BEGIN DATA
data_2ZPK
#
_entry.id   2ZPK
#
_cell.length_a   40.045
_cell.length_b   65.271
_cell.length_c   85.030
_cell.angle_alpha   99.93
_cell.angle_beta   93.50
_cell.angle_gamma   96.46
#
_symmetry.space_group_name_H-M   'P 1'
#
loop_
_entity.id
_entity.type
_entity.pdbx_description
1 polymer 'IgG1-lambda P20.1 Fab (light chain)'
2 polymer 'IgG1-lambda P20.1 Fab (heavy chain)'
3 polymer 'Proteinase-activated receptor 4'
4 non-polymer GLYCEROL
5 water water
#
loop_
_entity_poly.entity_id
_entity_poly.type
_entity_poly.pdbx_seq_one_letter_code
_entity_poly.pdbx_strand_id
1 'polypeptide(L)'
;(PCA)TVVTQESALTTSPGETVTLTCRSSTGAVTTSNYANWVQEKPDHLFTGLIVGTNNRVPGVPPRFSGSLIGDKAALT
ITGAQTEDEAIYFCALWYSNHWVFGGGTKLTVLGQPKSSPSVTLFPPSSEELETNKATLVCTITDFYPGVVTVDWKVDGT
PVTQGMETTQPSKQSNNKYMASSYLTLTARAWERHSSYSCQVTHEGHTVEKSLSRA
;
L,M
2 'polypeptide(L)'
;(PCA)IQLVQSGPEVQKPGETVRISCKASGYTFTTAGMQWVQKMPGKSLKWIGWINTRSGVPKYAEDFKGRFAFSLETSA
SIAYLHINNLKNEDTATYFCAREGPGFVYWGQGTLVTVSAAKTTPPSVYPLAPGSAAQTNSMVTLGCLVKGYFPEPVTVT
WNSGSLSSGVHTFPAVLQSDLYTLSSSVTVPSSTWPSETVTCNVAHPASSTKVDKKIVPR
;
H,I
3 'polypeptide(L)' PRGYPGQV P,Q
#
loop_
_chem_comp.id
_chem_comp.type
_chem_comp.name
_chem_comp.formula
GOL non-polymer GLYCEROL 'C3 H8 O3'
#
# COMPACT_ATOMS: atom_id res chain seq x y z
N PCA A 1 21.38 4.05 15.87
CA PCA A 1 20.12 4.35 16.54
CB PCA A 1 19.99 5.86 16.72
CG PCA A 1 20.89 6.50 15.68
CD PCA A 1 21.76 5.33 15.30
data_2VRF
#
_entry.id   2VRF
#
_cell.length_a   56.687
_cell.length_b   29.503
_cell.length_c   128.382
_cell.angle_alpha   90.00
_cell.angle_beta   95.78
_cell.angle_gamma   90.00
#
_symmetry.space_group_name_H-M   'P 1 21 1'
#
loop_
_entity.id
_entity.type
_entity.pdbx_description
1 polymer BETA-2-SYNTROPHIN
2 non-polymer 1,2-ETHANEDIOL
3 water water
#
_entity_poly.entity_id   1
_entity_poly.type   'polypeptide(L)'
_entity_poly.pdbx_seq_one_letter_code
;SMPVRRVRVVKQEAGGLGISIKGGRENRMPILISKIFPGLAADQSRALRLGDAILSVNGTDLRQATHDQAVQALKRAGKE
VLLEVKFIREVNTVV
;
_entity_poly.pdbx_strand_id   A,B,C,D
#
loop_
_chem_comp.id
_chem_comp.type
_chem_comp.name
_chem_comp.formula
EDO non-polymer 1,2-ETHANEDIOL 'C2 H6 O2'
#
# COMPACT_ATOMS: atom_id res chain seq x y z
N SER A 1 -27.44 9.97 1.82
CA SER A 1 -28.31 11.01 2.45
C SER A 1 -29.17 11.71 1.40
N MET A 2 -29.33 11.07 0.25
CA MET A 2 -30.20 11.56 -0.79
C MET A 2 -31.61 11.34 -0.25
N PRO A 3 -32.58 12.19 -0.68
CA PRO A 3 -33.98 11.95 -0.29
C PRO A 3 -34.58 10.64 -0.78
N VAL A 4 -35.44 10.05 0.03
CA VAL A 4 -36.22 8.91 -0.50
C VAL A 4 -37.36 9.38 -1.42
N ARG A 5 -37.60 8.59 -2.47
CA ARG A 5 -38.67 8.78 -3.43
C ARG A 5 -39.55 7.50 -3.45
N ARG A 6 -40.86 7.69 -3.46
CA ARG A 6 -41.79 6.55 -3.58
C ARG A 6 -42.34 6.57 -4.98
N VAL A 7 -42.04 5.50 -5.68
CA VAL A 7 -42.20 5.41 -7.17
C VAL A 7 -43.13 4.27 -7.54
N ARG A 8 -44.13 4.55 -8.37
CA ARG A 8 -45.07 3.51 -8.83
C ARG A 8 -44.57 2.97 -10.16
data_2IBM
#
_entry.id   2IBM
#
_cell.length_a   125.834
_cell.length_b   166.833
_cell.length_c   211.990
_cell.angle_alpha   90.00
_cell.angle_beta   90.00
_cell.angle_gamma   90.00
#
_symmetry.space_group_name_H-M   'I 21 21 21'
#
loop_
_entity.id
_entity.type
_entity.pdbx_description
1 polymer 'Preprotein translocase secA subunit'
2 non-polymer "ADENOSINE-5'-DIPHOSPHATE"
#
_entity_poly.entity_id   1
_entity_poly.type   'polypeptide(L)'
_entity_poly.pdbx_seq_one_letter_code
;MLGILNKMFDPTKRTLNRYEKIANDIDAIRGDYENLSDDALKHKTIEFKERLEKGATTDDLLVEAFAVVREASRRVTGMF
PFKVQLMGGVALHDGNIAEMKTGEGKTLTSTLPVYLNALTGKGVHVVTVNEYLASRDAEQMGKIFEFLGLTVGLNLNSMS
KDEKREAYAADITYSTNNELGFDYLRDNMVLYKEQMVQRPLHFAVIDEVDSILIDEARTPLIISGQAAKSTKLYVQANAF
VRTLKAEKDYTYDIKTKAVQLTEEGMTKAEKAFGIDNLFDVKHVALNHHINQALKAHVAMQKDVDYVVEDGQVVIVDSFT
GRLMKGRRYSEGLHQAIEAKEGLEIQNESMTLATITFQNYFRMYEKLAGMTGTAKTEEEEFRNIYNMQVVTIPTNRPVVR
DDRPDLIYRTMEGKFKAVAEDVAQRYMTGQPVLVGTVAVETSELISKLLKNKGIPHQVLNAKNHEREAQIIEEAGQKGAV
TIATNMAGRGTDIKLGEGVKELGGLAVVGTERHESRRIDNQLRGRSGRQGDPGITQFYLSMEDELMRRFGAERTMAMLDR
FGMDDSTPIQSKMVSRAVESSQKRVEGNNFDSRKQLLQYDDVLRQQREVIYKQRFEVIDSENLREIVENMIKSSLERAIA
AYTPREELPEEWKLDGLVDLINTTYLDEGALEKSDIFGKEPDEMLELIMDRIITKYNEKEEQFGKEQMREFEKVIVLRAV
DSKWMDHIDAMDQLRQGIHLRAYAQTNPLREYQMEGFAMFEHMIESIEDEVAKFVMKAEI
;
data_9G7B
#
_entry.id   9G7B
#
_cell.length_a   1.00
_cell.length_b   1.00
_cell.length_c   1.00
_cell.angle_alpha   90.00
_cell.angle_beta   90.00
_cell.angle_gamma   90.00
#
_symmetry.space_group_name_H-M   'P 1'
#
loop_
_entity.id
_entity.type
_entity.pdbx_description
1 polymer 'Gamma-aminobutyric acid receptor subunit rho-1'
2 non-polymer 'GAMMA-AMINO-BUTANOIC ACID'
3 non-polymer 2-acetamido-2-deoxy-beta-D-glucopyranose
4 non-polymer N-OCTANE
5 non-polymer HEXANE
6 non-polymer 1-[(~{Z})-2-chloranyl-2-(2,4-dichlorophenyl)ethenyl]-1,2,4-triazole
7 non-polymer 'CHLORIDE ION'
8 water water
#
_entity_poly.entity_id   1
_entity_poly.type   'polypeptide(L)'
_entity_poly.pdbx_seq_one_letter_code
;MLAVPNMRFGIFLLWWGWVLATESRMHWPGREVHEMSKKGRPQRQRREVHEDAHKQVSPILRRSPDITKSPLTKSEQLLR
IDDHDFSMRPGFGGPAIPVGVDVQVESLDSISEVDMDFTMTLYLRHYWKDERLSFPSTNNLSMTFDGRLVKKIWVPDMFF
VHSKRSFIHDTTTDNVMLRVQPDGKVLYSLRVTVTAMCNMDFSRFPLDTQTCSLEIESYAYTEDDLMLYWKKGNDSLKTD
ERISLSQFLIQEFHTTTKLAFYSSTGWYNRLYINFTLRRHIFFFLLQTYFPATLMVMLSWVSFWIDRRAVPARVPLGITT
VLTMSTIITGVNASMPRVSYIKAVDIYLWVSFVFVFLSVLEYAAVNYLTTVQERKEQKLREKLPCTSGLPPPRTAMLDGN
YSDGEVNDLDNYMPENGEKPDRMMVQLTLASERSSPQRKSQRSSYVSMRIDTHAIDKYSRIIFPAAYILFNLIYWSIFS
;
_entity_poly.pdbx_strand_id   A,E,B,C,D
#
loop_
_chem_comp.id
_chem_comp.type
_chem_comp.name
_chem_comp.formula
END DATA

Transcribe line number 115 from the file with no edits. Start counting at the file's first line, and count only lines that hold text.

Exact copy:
CA ARG A 8 -45.07 3.51 -8.83